By Adelyn Wangusi
Amref Health Africa has launched the COVID-19 Response Governance Mapping Initiative, a study on the sustainability and effectiveness of COVID-19 response efforts implemented in Kenya, Uganda, Tanzania, Ethiopia, Senegal, and Malawi.
The initiative is a joint project between researchers based at AMREF International University (Kenya). The University of Edinburgh (Scotland), the Somali Institute of Development Research and Analysis, the University of the Witwatersrand (South Africa), the University of Kinshasa (the Democratic Republic of the Congo), the National Institute of Public Health in Burundi, the University of Sydney (Australia), and UC Louvain (Belgium).
The COVID-19 pandemic has amplified the challenges in health systems and demonstrated the importance of strong and effective governance in response efforts. As such, the study examined the pandemic response governance under three levels of information: political and legal order, key actors involved, and the nature of measures taken.
The study also identified executive committees as the primary decision-makers in the COVID-19 response, with advisory committees established to advise decision-makers and coordination committees set up to manage the implementation of policies and measures. These key actors, drawn from existing and newly established task force groups, cut across government institutions, security agencies, private sector, civil society and religious groups, business, and the scientific community.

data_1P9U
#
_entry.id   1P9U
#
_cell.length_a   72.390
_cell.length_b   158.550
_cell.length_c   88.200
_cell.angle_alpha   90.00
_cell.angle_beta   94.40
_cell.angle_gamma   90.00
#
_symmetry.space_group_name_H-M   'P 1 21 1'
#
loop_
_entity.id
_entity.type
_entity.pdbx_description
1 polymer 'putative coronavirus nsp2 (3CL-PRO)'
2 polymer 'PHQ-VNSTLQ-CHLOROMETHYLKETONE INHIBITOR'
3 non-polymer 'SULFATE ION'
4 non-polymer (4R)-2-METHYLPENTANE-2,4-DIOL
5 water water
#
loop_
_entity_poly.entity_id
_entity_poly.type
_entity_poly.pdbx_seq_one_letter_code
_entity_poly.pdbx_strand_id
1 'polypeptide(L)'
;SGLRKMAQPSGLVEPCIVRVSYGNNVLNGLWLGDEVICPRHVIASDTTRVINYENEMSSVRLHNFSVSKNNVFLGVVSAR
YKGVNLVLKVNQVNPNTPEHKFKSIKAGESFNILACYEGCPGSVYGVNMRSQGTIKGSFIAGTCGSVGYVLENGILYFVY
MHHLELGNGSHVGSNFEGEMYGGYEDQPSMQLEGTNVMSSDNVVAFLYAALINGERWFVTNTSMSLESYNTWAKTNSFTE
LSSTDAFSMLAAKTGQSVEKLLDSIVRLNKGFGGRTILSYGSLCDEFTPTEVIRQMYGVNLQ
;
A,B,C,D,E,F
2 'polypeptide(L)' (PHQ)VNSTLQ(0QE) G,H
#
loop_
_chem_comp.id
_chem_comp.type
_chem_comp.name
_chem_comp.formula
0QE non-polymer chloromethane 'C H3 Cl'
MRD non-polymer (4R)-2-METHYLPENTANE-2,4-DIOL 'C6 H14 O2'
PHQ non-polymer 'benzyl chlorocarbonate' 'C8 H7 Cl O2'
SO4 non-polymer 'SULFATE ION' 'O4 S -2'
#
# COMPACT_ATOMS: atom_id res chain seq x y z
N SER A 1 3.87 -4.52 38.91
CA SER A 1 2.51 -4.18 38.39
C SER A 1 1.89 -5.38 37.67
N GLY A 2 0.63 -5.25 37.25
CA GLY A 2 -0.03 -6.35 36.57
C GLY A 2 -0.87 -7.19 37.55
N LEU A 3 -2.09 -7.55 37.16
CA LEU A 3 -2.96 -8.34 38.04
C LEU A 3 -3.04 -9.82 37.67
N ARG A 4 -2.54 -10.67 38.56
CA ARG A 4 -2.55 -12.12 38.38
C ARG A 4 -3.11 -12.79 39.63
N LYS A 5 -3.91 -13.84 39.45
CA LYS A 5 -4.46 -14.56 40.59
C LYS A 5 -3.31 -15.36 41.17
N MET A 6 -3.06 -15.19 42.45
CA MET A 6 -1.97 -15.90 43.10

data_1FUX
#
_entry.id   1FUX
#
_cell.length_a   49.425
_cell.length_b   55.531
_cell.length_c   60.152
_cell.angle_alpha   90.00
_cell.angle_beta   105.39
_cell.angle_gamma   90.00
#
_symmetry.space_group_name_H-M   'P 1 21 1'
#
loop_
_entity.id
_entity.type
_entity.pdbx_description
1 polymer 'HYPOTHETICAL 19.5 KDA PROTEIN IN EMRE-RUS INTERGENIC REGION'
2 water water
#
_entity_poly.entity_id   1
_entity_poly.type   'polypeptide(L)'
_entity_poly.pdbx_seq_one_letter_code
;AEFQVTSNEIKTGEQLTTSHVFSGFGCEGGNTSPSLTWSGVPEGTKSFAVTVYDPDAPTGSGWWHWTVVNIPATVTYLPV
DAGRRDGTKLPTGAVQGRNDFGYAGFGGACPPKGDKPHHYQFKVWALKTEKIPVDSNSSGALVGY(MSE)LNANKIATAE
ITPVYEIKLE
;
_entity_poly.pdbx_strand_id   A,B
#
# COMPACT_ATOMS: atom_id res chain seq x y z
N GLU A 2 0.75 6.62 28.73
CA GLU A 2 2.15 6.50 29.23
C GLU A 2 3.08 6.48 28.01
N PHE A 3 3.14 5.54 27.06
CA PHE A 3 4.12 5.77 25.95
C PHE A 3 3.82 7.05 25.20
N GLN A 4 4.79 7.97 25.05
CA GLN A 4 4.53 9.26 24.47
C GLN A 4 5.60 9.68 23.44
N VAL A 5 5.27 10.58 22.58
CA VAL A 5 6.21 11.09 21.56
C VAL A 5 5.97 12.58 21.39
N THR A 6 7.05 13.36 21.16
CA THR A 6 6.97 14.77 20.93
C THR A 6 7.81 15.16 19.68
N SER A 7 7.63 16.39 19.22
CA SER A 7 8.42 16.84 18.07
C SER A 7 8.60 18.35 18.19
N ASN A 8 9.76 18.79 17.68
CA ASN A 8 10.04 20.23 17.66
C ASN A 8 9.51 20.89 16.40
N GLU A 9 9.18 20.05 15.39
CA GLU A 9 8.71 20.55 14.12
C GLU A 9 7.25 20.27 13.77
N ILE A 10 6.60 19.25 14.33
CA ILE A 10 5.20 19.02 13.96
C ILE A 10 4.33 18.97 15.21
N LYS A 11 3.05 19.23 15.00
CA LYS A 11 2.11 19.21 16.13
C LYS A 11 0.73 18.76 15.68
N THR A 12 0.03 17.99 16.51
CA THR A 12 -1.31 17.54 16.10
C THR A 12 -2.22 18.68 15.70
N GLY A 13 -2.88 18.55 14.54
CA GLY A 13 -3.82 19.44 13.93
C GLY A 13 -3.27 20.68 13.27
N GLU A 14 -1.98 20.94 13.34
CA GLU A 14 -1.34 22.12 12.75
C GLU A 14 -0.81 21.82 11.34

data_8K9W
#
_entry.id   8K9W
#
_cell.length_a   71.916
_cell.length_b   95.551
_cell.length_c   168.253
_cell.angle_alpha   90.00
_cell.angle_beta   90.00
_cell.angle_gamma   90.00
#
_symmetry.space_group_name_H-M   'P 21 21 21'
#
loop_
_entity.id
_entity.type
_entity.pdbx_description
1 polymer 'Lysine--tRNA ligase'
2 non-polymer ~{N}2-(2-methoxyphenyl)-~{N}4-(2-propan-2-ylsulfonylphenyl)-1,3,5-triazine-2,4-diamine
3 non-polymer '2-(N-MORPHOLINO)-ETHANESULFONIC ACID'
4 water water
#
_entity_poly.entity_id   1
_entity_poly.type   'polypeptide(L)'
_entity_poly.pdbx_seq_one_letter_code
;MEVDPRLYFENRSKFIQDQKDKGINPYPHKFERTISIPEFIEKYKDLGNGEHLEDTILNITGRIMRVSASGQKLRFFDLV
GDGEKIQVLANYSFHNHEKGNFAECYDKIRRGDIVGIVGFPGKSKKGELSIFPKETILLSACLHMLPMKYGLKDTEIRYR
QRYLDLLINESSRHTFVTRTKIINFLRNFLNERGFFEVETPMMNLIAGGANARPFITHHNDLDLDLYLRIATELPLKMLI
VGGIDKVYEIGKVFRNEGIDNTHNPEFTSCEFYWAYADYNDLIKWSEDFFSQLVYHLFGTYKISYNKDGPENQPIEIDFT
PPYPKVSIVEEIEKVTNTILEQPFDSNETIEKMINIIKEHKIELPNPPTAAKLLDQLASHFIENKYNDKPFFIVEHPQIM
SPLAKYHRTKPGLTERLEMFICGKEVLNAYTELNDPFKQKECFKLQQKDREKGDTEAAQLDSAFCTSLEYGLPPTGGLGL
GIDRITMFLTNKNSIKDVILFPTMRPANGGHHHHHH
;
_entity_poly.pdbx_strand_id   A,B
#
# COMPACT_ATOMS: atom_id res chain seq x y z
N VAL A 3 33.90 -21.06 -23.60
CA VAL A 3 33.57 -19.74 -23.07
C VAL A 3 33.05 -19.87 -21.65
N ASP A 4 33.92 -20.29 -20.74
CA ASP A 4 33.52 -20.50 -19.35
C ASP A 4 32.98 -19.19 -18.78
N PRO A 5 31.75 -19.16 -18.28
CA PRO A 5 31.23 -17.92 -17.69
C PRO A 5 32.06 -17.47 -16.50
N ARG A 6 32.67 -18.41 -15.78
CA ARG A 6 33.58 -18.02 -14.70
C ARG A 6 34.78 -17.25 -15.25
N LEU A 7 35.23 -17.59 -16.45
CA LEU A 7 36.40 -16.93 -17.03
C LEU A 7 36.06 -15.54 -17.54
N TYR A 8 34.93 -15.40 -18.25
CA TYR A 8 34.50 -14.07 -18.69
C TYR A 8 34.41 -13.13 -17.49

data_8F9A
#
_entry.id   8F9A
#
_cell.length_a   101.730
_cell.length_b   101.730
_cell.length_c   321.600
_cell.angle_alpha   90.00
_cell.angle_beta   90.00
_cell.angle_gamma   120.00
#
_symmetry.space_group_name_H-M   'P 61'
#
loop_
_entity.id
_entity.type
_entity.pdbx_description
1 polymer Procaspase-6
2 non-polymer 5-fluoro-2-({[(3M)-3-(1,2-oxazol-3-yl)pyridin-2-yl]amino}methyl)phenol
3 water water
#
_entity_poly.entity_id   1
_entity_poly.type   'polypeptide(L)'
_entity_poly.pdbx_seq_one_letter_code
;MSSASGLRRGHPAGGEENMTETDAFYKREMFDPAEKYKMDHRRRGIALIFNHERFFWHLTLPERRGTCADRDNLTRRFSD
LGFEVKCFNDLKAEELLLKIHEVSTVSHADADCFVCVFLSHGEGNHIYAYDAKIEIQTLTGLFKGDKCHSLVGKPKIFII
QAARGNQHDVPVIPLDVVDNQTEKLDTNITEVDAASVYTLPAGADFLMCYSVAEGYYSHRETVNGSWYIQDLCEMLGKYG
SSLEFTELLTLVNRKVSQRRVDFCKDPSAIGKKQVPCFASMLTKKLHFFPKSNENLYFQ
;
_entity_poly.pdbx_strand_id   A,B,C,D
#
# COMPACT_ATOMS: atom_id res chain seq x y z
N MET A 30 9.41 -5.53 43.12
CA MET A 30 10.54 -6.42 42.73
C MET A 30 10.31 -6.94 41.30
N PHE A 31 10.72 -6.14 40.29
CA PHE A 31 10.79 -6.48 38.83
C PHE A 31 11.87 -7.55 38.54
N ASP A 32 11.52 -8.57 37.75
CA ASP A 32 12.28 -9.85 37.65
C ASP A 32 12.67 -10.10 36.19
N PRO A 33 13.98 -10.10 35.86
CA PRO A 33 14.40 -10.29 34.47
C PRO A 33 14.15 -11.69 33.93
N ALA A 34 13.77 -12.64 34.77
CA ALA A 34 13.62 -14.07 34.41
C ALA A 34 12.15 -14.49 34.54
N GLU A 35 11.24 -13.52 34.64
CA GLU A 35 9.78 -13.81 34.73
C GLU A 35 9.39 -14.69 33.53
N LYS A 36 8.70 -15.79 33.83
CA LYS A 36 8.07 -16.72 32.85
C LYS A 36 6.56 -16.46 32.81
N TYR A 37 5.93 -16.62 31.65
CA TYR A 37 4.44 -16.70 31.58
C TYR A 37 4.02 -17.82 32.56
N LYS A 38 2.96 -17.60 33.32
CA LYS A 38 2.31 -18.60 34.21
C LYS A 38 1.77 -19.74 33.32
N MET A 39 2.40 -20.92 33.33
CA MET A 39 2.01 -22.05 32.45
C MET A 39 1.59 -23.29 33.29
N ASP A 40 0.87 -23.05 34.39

The African countries reviewed revealed similarities in policies and measures taken to control the spread of COVID-19. At the core of efforts to respond to the pandemic, countries declared states of emergency, enforced mandatory lockdowns and travel restrictions, banned public gatherings, and prescribed quarantine measures.
Unsystematic execution of select policies and measures led to a notable increase in the stigmatization of COVID-19, violation of human rights including the freedom of information and expression, and double standards towards adherence to measures, especially by the political class. These loopholes led to protests, injury and loss of life, shut down of internet services and censorship and gagging of media, exposing the lack of accountability by key actors involved.
The findings of the study showcase the indispensable need for accountability in governance related to the provision of essential services, emergency responses, intergovernmental and private sector coordination, and community engagement during the pandemic.
‘‘Governance involving health actors needs to have moral and ethical considerations. When lives are at stake, decision making on the acceptable, appropriate and sustainable measures and policies need to be for the greater good and protect people’s lives,” said Dr. Githinji Gitahi, Group CEO, Amref Health Africa. He added: “Strengthening governance related to planning, coordination, and implementation of COVID-19 response efforts needs accountability and transparency to enhance public participation, protect people’s lives and increase the effectiveness of the emergency response.”